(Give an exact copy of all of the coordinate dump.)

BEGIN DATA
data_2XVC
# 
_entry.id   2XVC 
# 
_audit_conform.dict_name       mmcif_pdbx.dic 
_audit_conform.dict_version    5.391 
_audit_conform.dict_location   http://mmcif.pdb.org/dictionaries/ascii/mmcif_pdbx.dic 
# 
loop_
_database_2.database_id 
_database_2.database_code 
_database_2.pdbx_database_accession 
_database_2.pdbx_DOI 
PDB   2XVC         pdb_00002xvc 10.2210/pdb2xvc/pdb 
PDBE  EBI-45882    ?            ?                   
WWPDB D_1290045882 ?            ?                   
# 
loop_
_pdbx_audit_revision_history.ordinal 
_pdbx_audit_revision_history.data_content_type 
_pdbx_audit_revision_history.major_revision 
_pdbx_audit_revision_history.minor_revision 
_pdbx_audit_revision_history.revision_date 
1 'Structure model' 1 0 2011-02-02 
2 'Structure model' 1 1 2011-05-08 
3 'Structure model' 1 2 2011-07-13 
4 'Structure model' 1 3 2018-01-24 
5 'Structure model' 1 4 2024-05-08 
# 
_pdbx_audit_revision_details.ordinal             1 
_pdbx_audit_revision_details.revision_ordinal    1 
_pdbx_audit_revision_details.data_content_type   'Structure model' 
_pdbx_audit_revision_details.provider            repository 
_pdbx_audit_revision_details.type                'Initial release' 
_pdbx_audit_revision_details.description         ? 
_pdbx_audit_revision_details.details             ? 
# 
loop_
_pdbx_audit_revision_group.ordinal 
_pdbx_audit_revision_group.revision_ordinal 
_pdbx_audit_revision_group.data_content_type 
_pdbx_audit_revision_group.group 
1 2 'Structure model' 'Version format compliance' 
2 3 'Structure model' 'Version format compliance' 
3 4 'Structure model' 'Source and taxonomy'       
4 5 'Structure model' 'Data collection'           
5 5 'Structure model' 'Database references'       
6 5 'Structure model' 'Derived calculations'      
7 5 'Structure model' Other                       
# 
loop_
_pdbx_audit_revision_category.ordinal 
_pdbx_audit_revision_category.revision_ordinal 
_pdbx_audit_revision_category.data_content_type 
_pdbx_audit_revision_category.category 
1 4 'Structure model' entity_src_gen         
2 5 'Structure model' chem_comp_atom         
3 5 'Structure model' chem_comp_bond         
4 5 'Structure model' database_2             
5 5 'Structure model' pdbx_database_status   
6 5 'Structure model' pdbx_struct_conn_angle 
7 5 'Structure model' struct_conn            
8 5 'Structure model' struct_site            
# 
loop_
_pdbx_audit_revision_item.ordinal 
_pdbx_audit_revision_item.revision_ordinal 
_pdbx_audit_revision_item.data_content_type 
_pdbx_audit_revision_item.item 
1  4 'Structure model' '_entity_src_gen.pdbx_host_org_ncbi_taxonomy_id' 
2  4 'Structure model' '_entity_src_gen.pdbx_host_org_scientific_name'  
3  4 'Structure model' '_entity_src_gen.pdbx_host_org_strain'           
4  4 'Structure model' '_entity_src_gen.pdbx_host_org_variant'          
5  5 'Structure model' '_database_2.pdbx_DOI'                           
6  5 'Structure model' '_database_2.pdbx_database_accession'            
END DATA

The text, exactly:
data_2XVC
# 
_entry.id   2XVC 
# 
_audit_conform.dict_name       mmcif_pdbx.dic 
_audit_conform.dict_version    5.391 
_audit_conform.dict_location   http://mmcif.pdb.org/dictionaries/ascii/mmcif_pdbx.dic 
# 
loop_
_database_2.database_id 
_database_2.database_code 
_database_2.pdbx_database_accession 
_database_2.pdbx_DOI 
PDB   2XVC         pdb_00002xvc 10.2210/pdb2xvc/pdb 
PDBE  EBI-45882    ?            ?                   
WWPDB D_1290045882 ?            ?                   
# 
loop_
_pdbx_audit_revision_history.ordinal 
_pdbx_audit_revision_history.data_content_type 
_pdbx_audit_revision_history.major_revision 
_pdbx_audit_revision_history.minor_revision 
_pdbx_audit_revision_history.revision_date 
1 'Structure model' 1 0 2011-02-02 
2 'Structure model' 1 1 2011-05-08 
3 'Structure model' 1 2 2011-07-13 
4 'Structure model' 1 3 2018-01-24 
5 'Structure model' 1 4 2024-05-08 
# 
_pdbx_audit_revision_details.ordinal             1 
_pdbx_audit_revision_details.revision_ordinal    1 
_pdbx_audit_revision_details.data_content_type   'Structure model' 
_pdbx_audit_revision_details.provider            repository 
_pdbx_audit_revision_details.type                'Initial release' 
_pdbx_audit_revision_details.description         ? 
_pdbx_audit_revision_details.details             ? 
# 
loop_
_pdbx_audit_revision_group.ordinal 
_pdbx_audit_revision_group.revision_ordinal 
_pdbx_audit_revision_group.data_content_type 
_pdbx_audit_revision_group.group 
1 2 'Structure model' 'Version format compliance' 
2 3 'Structure model' 'Version format compliance' 
3 4 'Structure model' 'Source and taxonomy'       
4 5 'Structure model' 'Data collection'           
5 5 'Structure model' 'Database references'       
6 5 'Structure model' 'Derived calculations'      
7 5 'Structure model' Other                       
# 
loop_
_pdbx_audit_revision_category.ordinal 
_pdbx_audit_revision_category.revision_ordinal 
_pdbx_audit_revision_category.data_content_type 
_pdbx_audit_revision_category.category 
1 4 'Structure model' entity_src_gen         
2 5 'Structure model' chem_comp_atom         
3 5 'Structure model' chem_comp_bond         
4 5 'Structure model' database_2             
5 5 'Structure model' pdbx_database_status   
6 5 'Structure model' pdbx_struct_conn_angle 
7 5 'Structure model' struct_conn            
8 5 'Structure model' struct_site            
# 
loop_
_pdbx_audit_revision_item.ordinal 
_pdbx_audit_revision_item.revision_ordinal 
_pdbx_audit_revision_item.data_content_type 
_pdbx_audit_revision_item.item 
1  4 'Structure model' '_entity_src_gen.pdbx_host_org_ncbi_taxonomy_id' 
2  4 'Structure model' '_entity_src_gen.pdbx_host_org_scientific_name'  
3  4 'Structure model' '_entity_src_gen.pdbx_host_org_strain'           
4  4 'Structure model' '_entity_src_gen.pdbx_host_org_variant'          
5  5 'Structure model' '_database_2.pdbx_DOI'                           
6  5 'Structure model' '_database_2.pdbx_database_accession'            